Serious high school students should be recording themselves when they practice. They should also consider recording their trumpet lessons. Younger students can do this, too, but may lack the discipline to get much out of it. My preferred recording equipment for in-home use is the Garage Band application on my computer (or Audacity if Garage Band is not an option). However, this can be tricky when moving from place to place, and high school seniors will need something portable if pursuing music in college. Technology goes out of date quickly, so it can be frustrating to invest a lot of money in a recording device only to have it be obsolete in a few years. However, the models that are on the market today seem to be much more user-friendly than those that I owned during my early college years, and I think they are worth the investment. I personally own a Zoom H2n Handy recorder and have found it to be user-friendly with great sound quality (you will need headphones to go with it but no mic). I have heard that people like the newer Zoom H4n but find the two to be comparable for daily use. The Sony PCM handheld recorders have also been recommended to me because the Zoom utilizes its own memory card and the Sony will take a standard memory card such as you can buy at a store. This is probably the recorder that will go on my own Christmas list this year. If you want to check the specs and reviews on various models, you can view a list at this link. Make sure to double check whether a recording device is truly handheld or whether it needs an extra mic; you probably want one that doesn’t, because trumpet players (in my experience) will not use a recording device at all if they have to set up too much extraneous equipment.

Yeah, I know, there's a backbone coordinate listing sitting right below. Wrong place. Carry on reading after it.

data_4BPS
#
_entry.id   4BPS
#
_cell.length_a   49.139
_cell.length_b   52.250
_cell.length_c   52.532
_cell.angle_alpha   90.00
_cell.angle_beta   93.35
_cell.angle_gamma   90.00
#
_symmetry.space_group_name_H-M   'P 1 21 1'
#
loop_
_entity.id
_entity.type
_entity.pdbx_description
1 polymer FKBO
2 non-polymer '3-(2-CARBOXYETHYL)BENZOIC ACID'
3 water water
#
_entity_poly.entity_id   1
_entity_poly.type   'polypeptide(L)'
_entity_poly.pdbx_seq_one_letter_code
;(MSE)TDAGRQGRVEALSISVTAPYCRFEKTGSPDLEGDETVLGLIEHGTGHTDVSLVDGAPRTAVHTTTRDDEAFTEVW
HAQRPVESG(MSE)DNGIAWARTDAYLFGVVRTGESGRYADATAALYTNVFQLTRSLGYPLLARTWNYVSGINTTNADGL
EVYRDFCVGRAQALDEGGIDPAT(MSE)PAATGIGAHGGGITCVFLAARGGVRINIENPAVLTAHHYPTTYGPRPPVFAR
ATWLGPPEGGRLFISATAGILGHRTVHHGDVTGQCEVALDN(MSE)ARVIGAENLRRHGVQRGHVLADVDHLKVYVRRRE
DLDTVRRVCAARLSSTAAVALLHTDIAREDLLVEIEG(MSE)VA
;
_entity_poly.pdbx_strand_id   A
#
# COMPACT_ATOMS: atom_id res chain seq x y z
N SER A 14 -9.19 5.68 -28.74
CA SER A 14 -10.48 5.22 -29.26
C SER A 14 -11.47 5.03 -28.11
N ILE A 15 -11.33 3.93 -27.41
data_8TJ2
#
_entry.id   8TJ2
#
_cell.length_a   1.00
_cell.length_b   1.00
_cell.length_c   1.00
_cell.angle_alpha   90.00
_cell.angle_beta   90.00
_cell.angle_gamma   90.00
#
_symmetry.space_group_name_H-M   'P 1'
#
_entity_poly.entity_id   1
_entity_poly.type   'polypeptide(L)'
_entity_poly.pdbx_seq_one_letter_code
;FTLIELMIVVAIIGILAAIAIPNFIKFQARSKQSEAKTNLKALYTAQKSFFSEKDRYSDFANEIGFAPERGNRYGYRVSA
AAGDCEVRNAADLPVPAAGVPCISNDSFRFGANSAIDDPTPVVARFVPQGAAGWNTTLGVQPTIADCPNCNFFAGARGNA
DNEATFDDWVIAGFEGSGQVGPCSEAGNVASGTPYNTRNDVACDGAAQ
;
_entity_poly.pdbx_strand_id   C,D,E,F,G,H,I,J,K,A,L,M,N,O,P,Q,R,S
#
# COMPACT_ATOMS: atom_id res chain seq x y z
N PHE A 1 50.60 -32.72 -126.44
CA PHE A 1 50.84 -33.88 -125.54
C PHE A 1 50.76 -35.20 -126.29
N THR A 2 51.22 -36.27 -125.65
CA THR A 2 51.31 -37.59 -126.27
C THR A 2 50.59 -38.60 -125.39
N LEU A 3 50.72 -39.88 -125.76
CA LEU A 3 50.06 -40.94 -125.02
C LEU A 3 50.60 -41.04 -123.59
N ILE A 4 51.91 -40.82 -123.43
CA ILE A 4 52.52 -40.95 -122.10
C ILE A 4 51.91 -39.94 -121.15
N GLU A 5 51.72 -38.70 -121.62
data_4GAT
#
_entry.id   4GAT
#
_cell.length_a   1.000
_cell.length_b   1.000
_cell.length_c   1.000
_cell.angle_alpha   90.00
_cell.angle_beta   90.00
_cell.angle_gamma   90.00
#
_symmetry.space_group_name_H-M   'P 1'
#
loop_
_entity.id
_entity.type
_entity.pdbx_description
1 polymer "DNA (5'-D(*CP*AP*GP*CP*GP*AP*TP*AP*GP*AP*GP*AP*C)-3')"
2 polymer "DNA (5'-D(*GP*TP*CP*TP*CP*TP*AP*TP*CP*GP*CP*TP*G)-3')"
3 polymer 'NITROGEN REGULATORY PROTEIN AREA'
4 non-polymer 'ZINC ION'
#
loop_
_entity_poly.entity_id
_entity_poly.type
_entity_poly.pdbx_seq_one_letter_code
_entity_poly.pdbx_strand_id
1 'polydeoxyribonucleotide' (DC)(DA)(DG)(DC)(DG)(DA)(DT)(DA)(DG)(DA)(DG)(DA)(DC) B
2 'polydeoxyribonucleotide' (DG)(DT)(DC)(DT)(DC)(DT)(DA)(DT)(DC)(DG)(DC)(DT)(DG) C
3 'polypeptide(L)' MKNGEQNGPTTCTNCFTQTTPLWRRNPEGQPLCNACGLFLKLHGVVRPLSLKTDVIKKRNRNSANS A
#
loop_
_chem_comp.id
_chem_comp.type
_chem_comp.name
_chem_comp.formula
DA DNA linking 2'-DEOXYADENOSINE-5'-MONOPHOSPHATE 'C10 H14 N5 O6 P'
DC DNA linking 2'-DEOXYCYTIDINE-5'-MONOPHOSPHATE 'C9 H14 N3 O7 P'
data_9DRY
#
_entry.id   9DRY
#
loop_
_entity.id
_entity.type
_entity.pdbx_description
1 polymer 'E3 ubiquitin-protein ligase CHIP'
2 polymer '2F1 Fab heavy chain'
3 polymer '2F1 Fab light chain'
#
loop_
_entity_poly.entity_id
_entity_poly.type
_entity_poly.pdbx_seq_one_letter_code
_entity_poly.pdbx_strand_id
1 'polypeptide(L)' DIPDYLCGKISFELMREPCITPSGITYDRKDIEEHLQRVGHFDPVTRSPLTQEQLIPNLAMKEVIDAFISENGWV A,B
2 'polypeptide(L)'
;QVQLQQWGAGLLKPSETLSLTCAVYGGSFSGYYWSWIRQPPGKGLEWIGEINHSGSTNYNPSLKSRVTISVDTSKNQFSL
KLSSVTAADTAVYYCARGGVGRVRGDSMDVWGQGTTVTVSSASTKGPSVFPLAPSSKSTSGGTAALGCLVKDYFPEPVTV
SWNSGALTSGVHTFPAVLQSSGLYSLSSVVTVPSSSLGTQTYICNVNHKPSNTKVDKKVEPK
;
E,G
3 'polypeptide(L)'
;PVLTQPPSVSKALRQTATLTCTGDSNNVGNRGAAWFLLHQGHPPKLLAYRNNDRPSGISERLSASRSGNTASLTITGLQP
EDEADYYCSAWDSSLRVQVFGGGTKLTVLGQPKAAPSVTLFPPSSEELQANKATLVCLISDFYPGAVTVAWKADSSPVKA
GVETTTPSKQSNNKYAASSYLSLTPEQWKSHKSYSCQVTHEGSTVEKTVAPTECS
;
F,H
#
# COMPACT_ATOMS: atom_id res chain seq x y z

Three Gifts to Avoid:
1) Practice aids not specifically recommended by the student’s teacher (embouchure strengtheners in particular)
2) Books of popular songs, movie themes, etc.: many of these contain rhythms that are simply too hard or notes that are too high for a young student’s development. However, I DO like the Essential Elements Movie Favorites book for young trumpet players (available at Cole Band for Tuscaloosa students), and have used it with many of my students. If you want to buy sheet music for your trumpet student, as his or her teacher what would be appropriate.
3) Practice mutes. Please see the FAQs page for my thoughts on practice mutes.
As your student gets older and more experienced, he/she will likely develop specific tastes about equipment. My family has been well-trained by this point, so to speak, and knows better than to invest in trumpet equipment without a specific directive from me. But I owe them big time for countless method books, mutes, and accessories. In a future post, maybe I’ll list the items I myself am investigating this season, so you can see what I’ll be reviewing if I acquire them. In the meantime, happy shopping! (And to my students, happy practicing!)